North America’s largest freshwater fish, white sturgeon can grow to 20 feet in length, weigh more than 1,500 pounds and live for more than a century. The fish have always been an important food source for Oregon’s Native Americans, and now as salmon runs diminish, white sturgeon fillets and steaks are increasingly sold in fish markets.

But because of their potentially high contaminant levels, Schreck cautions consumers to not eat the fish at every meal.

During the last 25 years, white sturgeon have experienced a sharp drop in population in the upper reaches of the Columbia River. In 1990, the Committee on the Status of Endangered Wildlife in Canada designated the white sturgeon as "vulnerable," only to reclassify it as "critically imperiled" in 1994.

Today, the fish, which are caught commercially and for sport on the lower Columbia, are listed as endangered in Canada. Fishing for white sturgeon is regulated by the state, with size limits precluding anglers from taking juvenile fish or large, older fish.

Carl Schreck | EurekAlert!
Further information:
http://www.oregonstate.edu

More articles from Ecology, The Environment and Conservation:

nachricht Upcycling 'fast fashion' to reduce waste and pollution
03.04.2017 | American Chemical Society

nachricht Litter is present throughout the world’s oceans: 1,220 species affected
27.03.2017 | Alfred-Wegener-Institut, Helmholtz-Zentrum für Polar- und Meeresforschung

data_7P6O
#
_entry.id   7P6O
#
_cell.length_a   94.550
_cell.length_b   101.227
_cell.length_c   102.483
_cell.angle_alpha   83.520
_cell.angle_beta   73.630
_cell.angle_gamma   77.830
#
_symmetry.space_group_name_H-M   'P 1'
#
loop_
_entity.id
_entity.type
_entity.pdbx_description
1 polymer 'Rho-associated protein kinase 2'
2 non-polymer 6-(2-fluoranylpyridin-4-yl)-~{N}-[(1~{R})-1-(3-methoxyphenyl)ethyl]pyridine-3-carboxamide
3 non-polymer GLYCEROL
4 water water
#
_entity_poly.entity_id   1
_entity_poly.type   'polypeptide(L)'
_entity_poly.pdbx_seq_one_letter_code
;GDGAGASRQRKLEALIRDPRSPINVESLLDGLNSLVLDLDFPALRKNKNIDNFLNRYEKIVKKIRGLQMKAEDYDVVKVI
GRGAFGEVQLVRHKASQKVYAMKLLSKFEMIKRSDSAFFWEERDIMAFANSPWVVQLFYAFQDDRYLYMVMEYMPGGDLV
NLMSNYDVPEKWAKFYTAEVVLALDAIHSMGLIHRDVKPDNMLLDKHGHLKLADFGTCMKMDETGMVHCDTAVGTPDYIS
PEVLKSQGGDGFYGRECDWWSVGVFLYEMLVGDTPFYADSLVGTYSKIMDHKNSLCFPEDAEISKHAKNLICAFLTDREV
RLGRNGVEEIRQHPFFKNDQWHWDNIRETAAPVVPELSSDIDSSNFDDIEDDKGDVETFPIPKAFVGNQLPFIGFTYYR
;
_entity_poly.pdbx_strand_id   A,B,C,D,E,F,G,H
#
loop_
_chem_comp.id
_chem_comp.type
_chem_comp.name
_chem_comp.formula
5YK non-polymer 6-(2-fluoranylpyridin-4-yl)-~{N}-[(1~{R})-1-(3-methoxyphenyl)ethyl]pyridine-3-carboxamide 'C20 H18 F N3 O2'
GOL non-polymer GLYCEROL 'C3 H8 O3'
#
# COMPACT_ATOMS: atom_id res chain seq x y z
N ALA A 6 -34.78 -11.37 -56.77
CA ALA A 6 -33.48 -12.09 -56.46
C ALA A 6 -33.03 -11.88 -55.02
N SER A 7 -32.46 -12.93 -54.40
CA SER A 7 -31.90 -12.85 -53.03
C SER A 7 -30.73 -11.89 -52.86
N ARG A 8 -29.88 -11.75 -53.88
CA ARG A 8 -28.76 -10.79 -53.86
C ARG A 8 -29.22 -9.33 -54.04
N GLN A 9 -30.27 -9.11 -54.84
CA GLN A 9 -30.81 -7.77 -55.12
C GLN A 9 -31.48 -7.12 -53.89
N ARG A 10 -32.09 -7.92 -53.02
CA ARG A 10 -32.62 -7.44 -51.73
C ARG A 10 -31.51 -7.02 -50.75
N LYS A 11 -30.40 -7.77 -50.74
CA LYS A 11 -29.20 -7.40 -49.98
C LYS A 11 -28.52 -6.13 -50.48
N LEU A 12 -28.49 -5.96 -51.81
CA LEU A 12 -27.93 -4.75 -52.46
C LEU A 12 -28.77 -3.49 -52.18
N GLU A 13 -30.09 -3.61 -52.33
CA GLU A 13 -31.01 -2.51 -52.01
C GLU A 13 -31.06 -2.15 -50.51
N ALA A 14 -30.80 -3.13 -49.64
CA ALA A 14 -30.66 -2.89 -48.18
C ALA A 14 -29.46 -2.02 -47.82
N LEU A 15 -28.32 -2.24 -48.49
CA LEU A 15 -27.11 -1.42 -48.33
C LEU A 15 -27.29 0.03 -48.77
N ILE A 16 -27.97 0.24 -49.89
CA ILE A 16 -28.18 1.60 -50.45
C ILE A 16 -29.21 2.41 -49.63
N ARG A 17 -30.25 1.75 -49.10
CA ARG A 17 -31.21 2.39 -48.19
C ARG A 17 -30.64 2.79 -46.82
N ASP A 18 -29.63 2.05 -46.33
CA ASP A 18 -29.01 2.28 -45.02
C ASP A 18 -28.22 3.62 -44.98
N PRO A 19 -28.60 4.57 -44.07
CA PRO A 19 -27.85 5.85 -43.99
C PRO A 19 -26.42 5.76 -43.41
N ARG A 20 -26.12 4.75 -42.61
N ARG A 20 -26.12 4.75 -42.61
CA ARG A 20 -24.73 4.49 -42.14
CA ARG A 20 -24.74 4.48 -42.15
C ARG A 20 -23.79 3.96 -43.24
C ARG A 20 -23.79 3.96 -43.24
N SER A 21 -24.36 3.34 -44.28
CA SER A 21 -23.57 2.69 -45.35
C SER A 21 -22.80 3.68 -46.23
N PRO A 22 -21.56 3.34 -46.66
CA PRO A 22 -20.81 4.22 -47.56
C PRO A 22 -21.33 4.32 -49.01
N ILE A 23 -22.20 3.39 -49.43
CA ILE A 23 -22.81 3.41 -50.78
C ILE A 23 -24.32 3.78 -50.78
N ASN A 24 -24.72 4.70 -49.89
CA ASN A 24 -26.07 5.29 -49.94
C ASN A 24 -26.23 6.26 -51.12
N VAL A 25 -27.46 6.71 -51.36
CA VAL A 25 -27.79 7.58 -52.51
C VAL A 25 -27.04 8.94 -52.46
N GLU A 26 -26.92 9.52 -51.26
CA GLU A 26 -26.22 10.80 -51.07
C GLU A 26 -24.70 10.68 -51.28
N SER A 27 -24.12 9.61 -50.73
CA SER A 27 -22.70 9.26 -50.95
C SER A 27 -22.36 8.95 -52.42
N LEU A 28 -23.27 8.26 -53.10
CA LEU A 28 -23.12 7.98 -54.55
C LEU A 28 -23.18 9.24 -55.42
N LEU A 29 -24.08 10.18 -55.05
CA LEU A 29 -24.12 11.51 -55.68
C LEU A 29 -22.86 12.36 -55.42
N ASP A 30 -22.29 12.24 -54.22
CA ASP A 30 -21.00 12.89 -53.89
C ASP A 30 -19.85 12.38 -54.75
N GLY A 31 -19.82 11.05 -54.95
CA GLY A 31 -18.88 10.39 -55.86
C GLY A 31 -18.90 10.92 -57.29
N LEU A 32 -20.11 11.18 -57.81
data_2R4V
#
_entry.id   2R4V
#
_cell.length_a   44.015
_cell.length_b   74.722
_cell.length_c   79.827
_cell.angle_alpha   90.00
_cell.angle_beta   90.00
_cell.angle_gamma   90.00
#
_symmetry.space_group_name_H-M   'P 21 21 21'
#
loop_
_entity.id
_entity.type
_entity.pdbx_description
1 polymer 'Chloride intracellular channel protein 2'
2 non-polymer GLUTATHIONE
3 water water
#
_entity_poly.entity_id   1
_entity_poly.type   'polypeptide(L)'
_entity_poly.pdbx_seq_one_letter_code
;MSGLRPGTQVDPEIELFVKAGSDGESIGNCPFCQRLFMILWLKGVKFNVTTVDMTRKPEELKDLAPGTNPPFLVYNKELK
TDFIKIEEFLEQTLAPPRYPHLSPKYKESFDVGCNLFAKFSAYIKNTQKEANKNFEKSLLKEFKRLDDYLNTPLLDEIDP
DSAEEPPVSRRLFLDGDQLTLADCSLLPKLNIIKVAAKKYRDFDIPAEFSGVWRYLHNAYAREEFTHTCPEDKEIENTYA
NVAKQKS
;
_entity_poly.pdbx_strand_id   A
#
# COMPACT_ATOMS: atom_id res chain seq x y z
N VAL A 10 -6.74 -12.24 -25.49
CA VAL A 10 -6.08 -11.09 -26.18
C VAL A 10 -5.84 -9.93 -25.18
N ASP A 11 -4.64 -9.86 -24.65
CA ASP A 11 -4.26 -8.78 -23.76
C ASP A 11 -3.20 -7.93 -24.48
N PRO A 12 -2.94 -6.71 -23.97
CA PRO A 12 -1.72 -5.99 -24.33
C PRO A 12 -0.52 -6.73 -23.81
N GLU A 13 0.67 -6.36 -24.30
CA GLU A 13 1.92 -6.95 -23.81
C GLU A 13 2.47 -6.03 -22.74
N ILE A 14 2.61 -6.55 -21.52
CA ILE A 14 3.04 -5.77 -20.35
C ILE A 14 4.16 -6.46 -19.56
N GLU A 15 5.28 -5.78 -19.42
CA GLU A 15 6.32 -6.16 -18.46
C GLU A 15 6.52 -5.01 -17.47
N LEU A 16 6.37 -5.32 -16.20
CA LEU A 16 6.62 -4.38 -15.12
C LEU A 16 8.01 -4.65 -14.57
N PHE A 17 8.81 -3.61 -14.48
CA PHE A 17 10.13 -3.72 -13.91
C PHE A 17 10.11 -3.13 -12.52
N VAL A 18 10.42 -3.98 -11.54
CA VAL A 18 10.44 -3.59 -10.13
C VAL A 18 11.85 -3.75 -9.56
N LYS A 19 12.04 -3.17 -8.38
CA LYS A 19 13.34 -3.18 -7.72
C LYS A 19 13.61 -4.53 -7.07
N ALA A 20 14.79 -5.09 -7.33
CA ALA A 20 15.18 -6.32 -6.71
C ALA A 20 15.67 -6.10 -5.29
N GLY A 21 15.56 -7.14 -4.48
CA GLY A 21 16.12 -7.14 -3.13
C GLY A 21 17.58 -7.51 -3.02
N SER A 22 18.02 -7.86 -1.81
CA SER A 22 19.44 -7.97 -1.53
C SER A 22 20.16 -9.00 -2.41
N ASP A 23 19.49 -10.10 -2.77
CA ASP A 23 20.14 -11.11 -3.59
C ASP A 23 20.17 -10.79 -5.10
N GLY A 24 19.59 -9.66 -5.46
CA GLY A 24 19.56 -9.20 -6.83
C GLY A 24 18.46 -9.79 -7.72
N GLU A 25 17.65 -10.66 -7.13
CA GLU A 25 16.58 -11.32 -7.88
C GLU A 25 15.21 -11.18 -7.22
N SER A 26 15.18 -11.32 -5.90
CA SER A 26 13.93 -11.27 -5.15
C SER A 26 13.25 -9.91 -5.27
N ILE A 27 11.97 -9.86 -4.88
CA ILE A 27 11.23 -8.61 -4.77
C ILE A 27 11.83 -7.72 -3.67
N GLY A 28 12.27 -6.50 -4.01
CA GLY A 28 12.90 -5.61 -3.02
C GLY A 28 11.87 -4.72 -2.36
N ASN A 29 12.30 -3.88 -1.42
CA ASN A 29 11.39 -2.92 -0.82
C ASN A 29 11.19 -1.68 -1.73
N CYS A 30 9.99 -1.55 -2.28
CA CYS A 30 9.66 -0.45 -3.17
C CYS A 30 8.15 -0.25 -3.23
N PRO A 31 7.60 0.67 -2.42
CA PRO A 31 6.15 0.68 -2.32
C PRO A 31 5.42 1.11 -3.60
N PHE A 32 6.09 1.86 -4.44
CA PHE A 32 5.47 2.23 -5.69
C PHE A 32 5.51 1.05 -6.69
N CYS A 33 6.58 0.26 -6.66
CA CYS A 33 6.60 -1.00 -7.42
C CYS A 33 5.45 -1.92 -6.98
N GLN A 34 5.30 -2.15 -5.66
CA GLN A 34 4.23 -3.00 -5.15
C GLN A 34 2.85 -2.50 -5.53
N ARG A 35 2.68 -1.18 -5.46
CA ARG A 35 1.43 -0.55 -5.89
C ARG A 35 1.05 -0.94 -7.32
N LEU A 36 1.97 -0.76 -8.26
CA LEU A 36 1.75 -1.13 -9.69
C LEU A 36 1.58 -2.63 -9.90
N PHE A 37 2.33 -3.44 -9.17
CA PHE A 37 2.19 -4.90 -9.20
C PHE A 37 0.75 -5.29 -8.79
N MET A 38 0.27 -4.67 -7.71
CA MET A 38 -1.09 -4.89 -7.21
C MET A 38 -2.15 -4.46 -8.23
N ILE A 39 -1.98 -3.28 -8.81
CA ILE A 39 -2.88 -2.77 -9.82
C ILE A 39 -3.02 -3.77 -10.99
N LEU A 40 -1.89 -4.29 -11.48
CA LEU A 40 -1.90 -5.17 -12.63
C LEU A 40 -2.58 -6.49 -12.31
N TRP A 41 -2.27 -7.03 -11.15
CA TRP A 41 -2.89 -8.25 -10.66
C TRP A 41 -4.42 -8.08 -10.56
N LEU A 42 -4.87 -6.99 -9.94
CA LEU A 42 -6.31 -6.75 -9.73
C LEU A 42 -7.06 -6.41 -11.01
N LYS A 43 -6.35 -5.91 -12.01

All articles from Ecology, The Environment and Conservation >>>

The most recent press releases about innovation >>>

Die letzten 5 Focus-News des innovations-reports im Überblick:

Im Focus: Making lightweight construction suitable for series production

More and more automobile companies are focusing on body parts made of carbon fiber reinforced plastics (CFRP). However, manufacturing and repair costs must be further reduced in order to make CFRP more economical in use. Together with the Volkswagen AG and five other partners in the project HolQueSt 3D, the Laser Zentrum Hannover e.V. (LZH) has developed laser processes for the automatic trimming, drilling and repair of three-dimensional components.

Automated manufacturing processes are the basis for ultimately establishing the series production of CFRP components. In the project HolQueSt 3D, the LZH has...

Im Focus: Wonder material? Novel nanotube structure strengthens thin films for flexible electronics

Reflecting the structure of composites found in nature and the ancient world, researchers at the University of Illinois at Urbana-Champaign have synthesized thin carbon nanotube (CNT) textiles that exhibit both high electrical conductivity and a level of toughness that is about fifty times higher than copper films, currently used in electronics.